Your title tag should obviously also contain your main keyword, to naturally reflect the context of the page. But research also shows there are a few ways to increase your CTR with a good title tag. 

Whilst the title tag usually consists of 50-60 characters, research shows that titles which are between 15 and 40 characters have the highest CTR. A title tag within that span has 8.6% higher CTR compared to titles that are either longer or shorter. 

Research also shows that a title tag containing a question will have a 14.1% higher CTR compared to titles that don’t contain a question. 

Meet the Search Intent of the User

Part of writing high-quality content, is writing content that actually fulfils the search intent of a user. It’s usually referred to as semantic SEO. The more of a topic you can cover and the more questions you can answer, the better.  

It’s important that you understand the search query to be able to understand what the user is looking for. Some search queries, more than others, might not simply get answered by a single answer. They might in a higher degree be followed by another question or search query. 

If you manage to answer all those potential questions on your page, rather than letting the user go back to the search engine, you have met the search intent in the best possible way.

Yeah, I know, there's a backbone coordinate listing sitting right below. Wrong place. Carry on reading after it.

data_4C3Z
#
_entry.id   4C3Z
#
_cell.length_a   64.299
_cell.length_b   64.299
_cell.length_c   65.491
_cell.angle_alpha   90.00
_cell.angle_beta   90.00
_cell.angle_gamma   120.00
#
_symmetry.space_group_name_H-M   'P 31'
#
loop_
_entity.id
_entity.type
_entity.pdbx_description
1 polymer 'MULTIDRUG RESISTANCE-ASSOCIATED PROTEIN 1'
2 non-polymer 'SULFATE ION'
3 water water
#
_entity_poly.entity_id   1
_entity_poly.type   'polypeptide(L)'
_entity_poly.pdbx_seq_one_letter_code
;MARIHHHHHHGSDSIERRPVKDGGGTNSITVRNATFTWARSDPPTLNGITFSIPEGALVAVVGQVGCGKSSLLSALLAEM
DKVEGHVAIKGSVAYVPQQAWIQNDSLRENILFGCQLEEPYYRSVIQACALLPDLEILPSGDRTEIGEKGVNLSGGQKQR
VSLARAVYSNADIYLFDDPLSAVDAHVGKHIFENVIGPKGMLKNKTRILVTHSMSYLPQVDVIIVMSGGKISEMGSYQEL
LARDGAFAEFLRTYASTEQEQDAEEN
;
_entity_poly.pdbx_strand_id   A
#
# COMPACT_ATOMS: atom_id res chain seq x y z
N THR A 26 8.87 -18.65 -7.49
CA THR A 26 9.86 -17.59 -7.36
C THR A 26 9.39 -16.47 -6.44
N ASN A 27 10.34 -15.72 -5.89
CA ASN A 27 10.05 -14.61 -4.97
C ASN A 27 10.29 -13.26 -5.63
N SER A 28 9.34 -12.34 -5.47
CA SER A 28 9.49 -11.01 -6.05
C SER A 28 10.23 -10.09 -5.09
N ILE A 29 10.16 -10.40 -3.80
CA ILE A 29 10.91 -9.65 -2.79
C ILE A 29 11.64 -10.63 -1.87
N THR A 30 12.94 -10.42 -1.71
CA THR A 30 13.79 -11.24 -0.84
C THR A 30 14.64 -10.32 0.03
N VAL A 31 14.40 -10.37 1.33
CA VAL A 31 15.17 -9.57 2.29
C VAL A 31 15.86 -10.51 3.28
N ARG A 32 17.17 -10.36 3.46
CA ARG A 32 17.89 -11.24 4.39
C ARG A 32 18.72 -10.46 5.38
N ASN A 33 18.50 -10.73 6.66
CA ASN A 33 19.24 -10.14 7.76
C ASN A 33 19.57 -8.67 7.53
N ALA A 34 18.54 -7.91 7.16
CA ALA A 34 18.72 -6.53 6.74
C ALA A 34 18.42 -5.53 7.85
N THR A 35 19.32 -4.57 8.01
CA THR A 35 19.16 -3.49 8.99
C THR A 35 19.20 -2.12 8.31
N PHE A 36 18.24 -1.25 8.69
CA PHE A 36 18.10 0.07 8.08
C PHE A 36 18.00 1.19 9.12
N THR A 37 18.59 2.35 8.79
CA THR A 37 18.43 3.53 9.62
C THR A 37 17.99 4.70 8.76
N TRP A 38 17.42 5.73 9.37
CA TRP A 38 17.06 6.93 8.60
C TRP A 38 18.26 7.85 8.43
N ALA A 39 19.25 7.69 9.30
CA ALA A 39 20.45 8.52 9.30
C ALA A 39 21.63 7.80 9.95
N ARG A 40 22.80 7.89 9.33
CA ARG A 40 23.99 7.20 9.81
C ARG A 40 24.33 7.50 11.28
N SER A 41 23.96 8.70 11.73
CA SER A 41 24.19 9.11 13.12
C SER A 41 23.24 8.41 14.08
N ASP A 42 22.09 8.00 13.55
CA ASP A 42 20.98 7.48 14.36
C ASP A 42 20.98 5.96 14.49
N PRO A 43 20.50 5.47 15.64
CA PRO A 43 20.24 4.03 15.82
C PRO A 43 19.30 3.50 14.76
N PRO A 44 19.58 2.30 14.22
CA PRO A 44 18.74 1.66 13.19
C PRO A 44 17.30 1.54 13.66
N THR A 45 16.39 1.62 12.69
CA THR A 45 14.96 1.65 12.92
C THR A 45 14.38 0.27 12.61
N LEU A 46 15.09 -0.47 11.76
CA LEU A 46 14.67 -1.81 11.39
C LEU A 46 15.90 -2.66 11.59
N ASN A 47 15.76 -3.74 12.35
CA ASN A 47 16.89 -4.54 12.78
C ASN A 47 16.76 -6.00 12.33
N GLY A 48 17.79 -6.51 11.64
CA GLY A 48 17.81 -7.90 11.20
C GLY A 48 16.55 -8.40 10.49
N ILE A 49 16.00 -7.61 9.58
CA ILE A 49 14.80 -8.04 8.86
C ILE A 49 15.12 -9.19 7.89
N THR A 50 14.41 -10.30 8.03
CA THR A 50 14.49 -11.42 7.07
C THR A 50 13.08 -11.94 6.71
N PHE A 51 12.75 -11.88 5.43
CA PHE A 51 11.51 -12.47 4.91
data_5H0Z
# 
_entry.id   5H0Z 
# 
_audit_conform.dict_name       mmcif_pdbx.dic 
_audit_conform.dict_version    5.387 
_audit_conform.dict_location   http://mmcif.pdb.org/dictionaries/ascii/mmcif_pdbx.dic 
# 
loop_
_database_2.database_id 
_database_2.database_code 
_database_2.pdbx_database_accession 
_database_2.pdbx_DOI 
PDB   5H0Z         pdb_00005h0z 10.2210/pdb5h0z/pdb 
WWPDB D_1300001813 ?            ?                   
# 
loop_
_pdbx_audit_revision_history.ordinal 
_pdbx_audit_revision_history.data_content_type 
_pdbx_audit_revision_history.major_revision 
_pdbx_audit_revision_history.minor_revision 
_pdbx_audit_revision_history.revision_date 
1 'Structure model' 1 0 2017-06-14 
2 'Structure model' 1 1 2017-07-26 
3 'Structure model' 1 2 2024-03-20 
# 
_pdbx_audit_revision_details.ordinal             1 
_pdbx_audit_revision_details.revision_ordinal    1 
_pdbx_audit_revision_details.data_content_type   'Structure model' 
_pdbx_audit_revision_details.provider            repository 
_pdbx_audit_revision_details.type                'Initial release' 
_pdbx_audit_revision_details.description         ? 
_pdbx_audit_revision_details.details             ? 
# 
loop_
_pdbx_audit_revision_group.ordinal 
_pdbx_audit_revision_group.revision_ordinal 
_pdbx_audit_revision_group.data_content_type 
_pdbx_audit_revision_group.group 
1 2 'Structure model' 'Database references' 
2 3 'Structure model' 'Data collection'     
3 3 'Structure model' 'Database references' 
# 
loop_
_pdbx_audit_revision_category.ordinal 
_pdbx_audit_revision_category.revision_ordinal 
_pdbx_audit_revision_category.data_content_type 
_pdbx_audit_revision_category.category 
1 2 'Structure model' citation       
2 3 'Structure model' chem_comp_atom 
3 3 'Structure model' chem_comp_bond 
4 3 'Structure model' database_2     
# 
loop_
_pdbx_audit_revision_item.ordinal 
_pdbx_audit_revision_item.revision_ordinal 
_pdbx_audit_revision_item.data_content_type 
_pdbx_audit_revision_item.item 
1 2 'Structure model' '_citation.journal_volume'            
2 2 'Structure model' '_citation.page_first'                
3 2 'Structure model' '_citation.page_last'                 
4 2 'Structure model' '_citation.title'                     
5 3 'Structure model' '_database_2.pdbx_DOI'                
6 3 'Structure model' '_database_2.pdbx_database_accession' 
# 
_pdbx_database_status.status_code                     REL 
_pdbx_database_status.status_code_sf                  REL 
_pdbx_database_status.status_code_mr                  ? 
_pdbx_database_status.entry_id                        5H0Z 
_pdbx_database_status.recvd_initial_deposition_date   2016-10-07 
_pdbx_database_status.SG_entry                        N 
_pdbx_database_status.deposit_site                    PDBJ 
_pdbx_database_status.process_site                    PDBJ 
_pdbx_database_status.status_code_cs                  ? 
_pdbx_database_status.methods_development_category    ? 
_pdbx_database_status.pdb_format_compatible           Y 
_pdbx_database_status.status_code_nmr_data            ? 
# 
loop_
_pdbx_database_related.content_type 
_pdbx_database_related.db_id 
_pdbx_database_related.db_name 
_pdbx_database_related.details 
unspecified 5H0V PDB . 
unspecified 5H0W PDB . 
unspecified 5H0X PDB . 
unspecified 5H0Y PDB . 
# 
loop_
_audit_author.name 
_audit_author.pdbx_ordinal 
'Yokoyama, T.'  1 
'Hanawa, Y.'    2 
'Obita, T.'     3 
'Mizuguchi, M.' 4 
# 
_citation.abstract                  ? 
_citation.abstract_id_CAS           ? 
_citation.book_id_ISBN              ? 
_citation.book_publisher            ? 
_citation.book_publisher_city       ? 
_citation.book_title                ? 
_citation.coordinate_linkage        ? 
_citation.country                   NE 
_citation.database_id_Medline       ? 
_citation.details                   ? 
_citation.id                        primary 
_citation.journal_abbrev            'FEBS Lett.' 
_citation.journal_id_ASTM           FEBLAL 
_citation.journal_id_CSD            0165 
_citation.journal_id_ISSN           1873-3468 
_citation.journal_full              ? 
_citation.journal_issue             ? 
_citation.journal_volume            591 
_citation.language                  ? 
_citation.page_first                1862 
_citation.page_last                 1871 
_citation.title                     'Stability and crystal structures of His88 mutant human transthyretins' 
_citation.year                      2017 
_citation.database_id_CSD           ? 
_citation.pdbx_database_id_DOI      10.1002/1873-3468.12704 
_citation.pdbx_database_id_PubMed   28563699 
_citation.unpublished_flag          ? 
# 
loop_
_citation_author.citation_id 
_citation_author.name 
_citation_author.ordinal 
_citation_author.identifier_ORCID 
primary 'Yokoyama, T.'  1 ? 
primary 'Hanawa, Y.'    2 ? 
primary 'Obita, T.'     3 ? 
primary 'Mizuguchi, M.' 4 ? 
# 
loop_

Track Your Results with Search Console, Analytics and Wincher

Whilst there definitely is a best practice for SEO, there’s no exact recipe for SEO that works perfectly in every single case. A process that might have delivered fantastic results for hundreds of people and websites might give a different result for you. Especially if the process has a few years on its back. 

When you do any kind of SEO it’s important that you can track and evaluate your work. There’s not really an upper limit on the amounts of useful SEO-tools you can have in your toolbox. But in my opinion, there is a minimum. 

You want a good rank tracker, like Wincher, to keep track of your rankings. Wincher is also useful for identifying new keyword opportunities. 

You do want a traffic analysis software, like Google Analytics, to see if your traffic reflects your expectations. You also want to see how your users interact with your website, how long they are staying and what they are doing. 

You also want to use Google Search Console to get in-depth data about your website’s performance on Google. Google Search Console is also a must-have to keep an eye on your website’s health. 

Optimize images

It’s easy to forget about images in your day to day SEO activities. But you might miss out on a lot of valuable traffic. 

Google’s image search has been going through a few different stages throughout the years. Back in 2013 Google implemented the view image button which made a lot of the image search traffic more or less useless since the users just saw the image out of context.

Since 2018 the button is gone and websites do see traffic coming from the image search once again. So how do you make sure to get your cut?

Best practises for image optimization is naming the images with an appropriate name, use the alt text to describe the image and keep the file size down.